This is a metalwork sculpture by the artist Bex Simon, which tells, if you squint a bit, the timeline of justice in London and the area that the magistrate’s court sits on.
Running through the art is a representation of the River Thames, rather more obviously on the right-hand side, as it becomes more geometrical on the left. The timeline runs from the right to the left, starting with hop plants in memory of the old Yorkshire Stingo Tavern that used to be on the site.
The wheels are said to represent London’s first buses, and then you moved forward in time to bridges and wash houses.
Appropriately for art on the courts of justice, there are references to jails and keys, and the names of the local school children who contributed to the design. Offenders from Coldingley Prison also made some of the structure as part of their education programme.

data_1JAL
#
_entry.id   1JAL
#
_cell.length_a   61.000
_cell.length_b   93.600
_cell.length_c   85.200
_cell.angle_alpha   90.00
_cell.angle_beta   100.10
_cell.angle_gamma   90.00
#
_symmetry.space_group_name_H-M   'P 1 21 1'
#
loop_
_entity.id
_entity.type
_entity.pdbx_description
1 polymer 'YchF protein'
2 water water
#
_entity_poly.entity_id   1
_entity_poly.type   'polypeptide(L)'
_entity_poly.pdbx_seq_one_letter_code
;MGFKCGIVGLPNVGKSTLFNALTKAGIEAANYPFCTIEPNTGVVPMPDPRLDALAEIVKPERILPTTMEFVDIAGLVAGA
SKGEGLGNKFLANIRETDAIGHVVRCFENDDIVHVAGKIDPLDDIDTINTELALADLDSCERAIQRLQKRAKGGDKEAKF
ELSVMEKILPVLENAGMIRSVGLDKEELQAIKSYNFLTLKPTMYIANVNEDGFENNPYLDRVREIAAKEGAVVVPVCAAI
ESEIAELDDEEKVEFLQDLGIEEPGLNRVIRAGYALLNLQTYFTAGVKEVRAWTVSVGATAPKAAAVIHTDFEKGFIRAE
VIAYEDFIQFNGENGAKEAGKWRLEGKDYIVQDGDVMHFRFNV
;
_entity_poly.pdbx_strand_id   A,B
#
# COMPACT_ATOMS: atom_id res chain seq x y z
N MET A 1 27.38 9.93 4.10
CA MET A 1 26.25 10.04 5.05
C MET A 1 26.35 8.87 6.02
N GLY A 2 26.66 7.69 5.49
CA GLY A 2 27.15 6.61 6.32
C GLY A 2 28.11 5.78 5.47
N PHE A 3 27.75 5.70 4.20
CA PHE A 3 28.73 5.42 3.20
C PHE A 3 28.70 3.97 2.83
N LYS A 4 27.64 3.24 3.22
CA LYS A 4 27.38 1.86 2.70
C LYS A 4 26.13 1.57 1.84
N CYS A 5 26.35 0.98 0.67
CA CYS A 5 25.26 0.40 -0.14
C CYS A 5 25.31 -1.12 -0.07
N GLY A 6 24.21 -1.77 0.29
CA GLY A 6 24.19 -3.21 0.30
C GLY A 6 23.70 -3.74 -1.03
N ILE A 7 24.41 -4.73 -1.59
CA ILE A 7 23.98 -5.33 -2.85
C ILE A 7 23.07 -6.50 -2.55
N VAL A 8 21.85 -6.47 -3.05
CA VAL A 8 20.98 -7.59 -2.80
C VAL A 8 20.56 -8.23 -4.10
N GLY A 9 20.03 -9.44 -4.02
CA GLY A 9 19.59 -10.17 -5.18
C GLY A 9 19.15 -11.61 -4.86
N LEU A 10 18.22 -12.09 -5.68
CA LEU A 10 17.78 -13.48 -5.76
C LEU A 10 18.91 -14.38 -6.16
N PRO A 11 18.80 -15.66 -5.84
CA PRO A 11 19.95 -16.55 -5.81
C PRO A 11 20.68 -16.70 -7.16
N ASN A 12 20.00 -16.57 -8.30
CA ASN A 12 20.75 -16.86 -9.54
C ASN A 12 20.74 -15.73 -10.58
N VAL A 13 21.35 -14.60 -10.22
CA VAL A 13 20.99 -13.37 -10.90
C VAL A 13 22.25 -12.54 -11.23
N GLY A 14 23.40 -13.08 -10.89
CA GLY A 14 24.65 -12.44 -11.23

The London Underground is here, with the roundels and escalators, but also again at the end, in a computer chip which represents modern justice — and if you look carefully, you’ll realise the background is in the shape of the tube map’s Zone 1 fares zone.
Called There and Now, the art was added in 2017, and as it is quite abstract, fortunately, there’s a sign explaining what all the shapes mean. It’s also, apparently, back-lit at night, although I haven’t been past at night to notice yet.